hammerThe last time paid newspaper circulation in the United States was at its current level, a new house was selling for $4,600, a gallon of gas was 15 cents and the average annual wage was $2,400.  Oppenheimer’s Little Boy and Fat Man were about to bring World War II to an end. Clearly a lot has changed in the past sixty-four years.

Unfortunately, furniture marketing is stuck in this mid-20th century fantasy land. Print media is still the dominant media choice for family-owned and family-run furniture companies. According to the 2009 ABTV industry watch report, the Top 25 sources experienced an average drop in sales of 10.4% last year.

According to this same report, “Marketing holds the hope for revival.” This is a scary proposition, because as the report points out, “In furniture companies, of course, marketing has traditionally been weak.” It goes on to say, “Even dire circumstances have not induced furniture companies to try to learn from other consumer goods sectors” (page 15).

Marketing in today’s environment is confusing and difficult. Retailers and suppliers alike are trying to find enough consumer money to keep the lights on. Marketing professionals are paddling beyond control to learn and implement emerging media in a way that benefits their clients.  At the same time, even the studies are confusing and conflicting. An example is a recent NAA (Newspaper Association of America) report stating these glowing claims:

  1. First quarter traffic to newspaper Web sites was reported as 73.3 million unique visitors (average per month) by Nielsen.
  2. That’s 43.6 percent of all U. S. internet users, up 10.5 percent versus the same time last year.
  3. Page views grew from 3.1 billion per month in last year’s first quarter, to 3.5 billion in 2009.
  4. NAA CEO John Sturm suggests these point to “digital success.”

But if we look at each of these “glowing” results in some context clearly the picture is not so rosy! Consider this information about the other side of the statistics:

  1. The top three news destinations on the Web (MSNBC, CNN and Yahoo!News) each drew more than half the unique visitors of the entire newspaper industry in March. Year-over-year, MSNBC grew 9 percent, CNN 4 percent, and Yahoo!News 16 percent.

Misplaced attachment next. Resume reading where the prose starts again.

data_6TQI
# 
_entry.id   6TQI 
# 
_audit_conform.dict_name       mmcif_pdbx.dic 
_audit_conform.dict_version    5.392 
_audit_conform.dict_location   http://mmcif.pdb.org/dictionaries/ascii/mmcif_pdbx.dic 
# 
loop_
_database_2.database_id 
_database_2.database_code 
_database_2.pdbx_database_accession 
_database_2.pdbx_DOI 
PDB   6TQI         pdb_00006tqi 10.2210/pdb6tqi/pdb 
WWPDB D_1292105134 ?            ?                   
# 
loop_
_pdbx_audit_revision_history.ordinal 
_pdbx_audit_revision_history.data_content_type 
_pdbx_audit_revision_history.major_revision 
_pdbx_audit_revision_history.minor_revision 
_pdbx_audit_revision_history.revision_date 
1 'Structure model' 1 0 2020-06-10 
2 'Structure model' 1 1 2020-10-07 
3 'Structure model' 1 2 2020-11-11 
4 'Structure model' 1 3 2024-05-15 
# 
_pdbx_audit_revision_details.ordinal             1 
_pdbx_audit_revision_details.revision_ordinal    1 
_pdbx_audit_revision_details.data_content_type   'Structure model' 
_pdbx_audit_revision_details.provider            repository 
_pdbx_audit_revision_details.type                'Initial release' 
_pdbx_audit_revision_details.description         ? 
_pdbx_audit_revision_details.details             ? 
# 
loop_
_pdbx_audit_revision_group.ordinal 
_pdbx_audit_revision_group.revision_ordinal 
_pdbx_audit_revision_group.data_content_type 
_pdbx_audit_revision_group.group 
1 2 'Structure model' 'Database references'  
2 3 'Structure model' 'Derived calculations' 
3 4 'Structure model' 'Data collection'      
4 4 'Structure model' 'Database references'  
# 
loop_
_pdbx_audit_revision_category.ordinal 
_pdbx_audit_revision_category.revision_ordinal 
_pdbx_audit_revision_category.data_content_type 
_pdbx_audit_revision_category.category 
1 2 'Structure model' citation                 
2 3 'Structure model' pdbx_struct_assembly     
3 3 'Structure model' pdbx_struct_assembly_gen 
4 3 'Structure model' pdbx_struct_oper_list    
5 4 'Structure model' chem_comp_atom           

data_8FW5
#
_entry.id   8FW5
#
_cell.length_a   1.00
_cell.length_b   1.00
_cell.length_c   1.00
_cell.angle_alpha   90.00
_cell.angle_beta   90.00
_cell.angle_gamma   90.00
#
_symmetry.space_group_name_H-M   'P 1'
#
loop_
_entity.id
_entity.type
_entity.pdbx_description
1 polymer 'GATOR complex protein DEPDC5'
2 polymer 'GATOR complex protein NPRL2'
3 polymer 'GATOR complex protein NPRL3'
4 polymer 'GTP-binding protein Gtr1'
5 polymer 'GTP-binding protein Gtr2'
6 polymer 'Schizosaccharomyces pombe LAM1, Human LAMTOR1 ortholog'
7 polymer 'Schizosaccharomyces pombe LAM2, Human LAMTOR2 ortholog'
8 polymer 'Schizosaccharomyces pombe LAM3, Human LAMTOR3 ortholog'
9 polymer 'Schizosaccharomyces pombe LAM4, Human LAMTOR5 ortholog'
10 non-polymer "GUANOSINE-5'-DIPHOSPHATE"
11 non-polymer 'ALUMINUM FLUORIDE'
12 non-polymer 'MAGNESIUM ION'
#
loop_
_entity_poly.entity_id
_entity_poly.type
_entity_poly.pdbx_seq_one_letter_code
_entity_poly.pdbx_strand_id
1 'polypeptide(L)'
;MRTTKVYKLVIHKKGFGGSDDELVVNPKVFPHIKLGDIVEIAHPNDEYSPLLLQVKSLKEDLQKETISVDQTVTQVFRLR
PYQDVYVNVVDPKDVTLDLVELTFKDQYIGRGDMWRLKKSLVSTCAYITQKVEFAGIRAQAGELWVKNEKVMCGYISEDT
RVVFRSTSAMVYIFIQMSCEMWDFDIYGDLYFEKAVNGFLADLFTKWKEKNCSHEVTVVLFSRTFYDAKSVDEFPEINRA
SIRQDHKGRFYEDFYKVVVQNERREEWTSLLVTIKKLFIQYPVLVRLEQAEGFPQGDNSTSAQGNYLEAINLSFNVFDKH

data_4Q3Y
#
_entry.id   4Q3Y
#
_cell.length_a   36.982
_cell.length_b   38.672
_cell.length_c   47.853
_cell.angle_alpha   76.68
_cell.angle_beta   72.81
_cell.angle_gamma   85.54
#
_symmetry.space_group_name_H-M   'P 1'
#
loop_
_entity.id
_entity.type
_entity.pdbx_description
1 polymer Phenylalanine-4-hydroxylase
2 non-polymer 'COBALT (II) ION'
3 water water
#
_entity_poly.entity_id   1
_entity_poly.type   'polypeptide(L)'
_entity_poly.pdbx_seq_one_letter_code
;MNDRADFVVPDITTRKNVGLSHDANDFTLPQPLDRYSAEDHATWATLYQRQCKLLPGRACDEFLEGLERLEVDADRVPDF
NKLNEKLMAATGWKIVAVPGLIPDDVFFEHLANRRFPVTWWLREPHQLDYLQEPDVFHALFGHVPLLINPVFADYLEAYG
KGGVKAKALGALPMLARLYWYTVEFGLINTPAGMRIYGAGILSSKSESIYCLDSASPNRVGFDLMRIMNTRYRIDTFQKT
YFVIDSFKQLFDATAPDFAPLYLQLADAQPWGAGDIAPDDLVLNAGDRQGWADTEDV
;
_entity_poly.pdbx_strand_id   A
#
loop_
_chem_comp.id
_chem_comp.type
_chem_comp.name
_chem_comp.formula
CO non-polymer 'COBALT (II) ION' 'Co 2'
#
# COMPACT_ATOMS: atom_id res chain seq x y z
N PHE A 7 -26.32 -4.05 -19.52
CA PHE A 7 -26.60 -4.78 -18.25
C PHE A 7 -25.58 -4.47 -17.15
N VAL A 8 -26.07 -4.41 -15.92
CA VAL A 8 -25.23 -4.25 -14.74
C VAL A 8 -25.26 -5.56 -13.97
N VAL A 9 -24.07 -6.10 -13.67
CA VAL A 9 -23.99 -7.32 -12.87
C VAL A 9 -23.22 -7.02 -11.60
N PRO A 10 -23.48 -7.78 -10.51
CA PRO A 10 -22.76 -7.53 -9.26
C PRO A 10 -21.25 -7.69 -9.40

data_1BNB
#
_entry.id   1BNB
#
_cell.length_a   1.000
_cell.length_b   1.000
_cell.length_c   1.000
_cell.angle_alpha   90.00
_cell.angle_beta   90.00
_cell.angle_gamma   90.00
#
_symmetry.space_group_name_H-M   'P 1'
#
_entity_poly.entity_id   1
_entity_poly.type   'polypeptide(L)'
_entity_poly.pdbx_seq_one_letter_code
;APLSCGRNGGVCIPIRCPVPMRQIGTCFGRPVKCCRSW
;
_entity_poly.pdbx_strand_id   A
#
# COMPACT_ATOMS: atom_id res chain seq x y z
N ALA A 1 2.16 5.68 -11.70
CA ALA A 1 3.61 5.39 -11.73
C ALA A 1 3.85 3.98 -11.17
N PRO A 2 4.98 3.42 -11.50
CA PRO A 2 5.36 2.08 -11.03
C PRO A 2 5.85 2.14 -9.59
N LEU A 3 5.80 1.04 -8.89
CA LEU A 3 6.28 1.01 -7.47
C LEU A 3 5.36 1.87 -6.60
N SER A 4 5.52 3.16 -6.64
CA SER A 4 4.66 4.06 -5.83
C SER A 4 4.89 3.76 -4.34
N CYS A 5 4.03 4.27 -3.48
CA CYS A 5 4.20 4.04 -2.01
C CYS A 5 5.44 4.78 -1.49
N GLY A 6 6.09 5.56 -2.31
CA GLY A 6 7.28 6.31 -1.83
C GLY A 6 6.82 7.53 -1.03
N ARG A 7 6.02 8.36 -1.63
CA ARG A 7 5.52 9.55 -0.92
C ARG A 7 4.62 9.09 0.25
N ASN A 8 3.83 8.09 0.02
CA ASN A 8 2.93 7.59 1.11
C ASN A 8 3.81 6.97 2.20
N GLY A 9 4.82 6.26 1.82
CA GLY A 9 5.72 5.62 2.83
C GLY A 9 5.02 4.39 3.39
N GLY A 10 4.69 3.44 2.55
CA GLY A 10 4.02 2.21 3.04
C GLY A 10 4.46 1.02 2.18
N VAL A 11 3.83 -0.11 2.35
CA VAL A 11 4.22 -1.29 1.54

2. Yahoo! News alone gained 5.2 million unique visitors in March, or nearly 70 percent of the gain of the entire newspaper industry.
  3. Newspaper page views at 3.5 billion per month are less than one percent of total U.S. page views (386 billion in February).
  4. Time spent on newspaper sites in February, 43 minutes, 9 seconds per month per NAA/Nielsen, compares with total time online of 61 hours, 11 minutes and 56 seconds per U.S. person.  This means newspaper sites get the attention of the U.S. online audience just 1.2 percent of the time.
  5. The total U.S. online audience (what Nielsen calls the “active digital media universe”) in February was 167 million individuals.  As NAA does note, 43.6 percent of that audience visited a newspaper web site, but given that newspaper site traffic works out to only about 1.6 page views per reader per day, many of the newspaper site unique viewers are clearly represent one-time-only traffic.

This information is easily found with only a small amount of time and research. As the leader of your privately owned and mostly family run businesses, why there is NOT audible dull noise leading to an ear drum busting roar of insistence on getting best advice for every area of your media strategy?

The conclusion of the ABTV report and my point are exactly the same: “The furniture industry needs to reject the old formulas that no longer get results, to replace the old dogmas that have lost their meaning, to refuse to settle for mediocrity, and to insist on world-class performance. It’s the only way to survive.”